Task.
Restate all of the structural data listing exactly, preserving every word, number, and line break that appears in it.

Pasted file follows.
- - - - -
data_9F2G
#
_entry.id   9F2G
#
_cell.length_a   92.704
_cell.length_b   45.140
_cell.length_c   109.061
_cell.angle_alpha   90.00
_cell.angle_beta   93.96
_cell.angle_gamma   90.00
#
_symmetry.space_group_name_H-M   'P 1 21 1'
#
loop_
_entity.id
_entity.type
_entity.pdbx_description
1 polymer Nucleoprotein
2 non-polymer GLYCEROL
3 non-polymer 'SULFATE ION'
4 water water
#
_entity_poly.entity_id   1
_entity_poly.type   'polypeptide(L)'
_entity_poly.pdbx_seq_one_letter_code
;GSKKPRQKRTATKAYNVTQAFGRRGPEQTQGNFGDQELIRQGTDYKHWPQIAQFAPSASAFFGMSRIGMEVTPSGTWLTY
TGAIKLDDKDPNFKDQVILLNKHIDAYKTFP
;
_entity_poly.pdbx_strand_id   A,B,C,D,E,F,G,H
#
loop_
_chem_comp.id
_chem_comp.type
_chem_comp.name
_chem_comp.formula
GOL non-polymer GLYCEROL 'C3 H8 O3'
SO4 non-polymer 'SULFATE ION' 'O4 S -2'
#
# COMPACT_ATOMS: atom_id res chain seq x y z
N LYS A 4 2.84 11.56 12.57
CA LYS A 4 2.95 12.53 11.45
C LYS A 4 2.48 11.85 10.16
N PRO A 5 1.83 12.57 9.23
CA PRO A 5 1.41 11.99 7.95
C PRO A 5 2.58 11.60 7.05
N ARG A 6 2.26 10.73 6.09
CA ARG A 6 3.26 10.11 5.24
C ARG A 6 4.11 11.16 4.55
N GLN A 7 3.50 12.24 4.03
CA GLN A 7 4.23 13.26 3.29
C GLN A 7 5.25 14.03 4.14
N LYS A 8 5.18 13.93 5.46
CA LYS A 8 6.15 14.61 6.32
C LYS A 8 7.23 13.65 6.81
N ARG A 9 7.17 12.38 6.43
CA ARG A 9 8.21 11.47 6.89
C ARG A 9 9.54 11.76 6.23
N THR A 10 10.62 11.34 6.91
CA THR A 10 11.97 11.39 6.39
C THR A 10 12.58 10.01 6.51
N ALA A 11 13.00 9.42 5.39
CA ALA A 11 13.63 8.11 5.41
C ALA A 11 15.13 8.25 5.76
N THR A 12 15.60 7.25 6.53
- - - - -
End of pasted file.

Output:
data_9F2G
#
_entry.id   9F2G
#
_cell.length_a   92.704
_cell.length_b   45.140
_cell.length_c   109.061
_cell.angle_alpha   90.00
_cell.angle_beta   93.96
_cell.angle_gamma   90.00
#
_symmetry.space_group_name_H-M   'P 1 21 1'
#
loop_
_entity.id
_entity.type
_entity.pdbx_description
1 polymer Nucleoprotein
2 non-polymer GLYCEROL
3 non-polymer 'SULFATE ION'
4 water water
#
_entity_poly.entity_id   1
_entity_poly.type   'polypeptide(L)'
_entity_poly.pdbx_seq_one_letter_code
;GSKKPRQKRTATKAYNVTQAFGRRGPEQTQGNFGDQELIRQGTDYKHWPQIAQFAPSASAFFGMSRIGMEVTPSGTWLTY
TGAIKLDDKDPNFKDQVILLNKHIDAYKTFP
;
_entity_poly.pdbx_strand_id   A,B,C,D,E,F,G,H
#
loop_
_chem_comp.id
_chem_comp.type
_chem_comp.name
_chem_comp.formula
GOL non-polymer GLYCEROL 'C3 H8 O3'
SO4 non-polymer 'SULFATE ION' 'O4 S -2'
#
# COMPACT_ATOMS: atom_id res chain seq x y z
N LYS A 4 2.84 11.56 12.57
CA LYS A 4 2.95 12.53 11.45
C LYS A 4 2.48 11.85 10.16
N PRO A 5 1.83 12.57 9.23
CA PRO A 5 1.41 11.99 7.95
C PRO A 5 2.58 11.60 7.05
N ARG A 6 2.26 10.73 6.09
CA ARG A 6 3.26 10.11 5.24
C ARG A 6 4.11 11.16 4.55
N GLN A 7 3.50 12.24 4.03
CA GLN A 7 4.23 13.26 3.29
C GLN A 7 5.25 14.03 4.14
N LYS A 8 5.18 13.93 5.46
CA LYS A 8 6.15 14.61 6.32
C LYS A 8 7.23 13.65 6.81
N ARG A 9 7.17 12.38 6.43
CA ARG A 9 8.21 11.47 6.89
C ARG A 9 9.54 11.76 6.23
N THR A 10 10.62 11.34 6.91
CA THR A 10 11.97 11.39 6.39
C THR A 10 12.58 10.01 6.51
N ALA A 11 13.00 9.42 5.39
CA ALA A 11 13.63 8.11 5.41
C ALA A 11 15.13 8.25 5.76
N THR A 12 15.60 7.25 6.53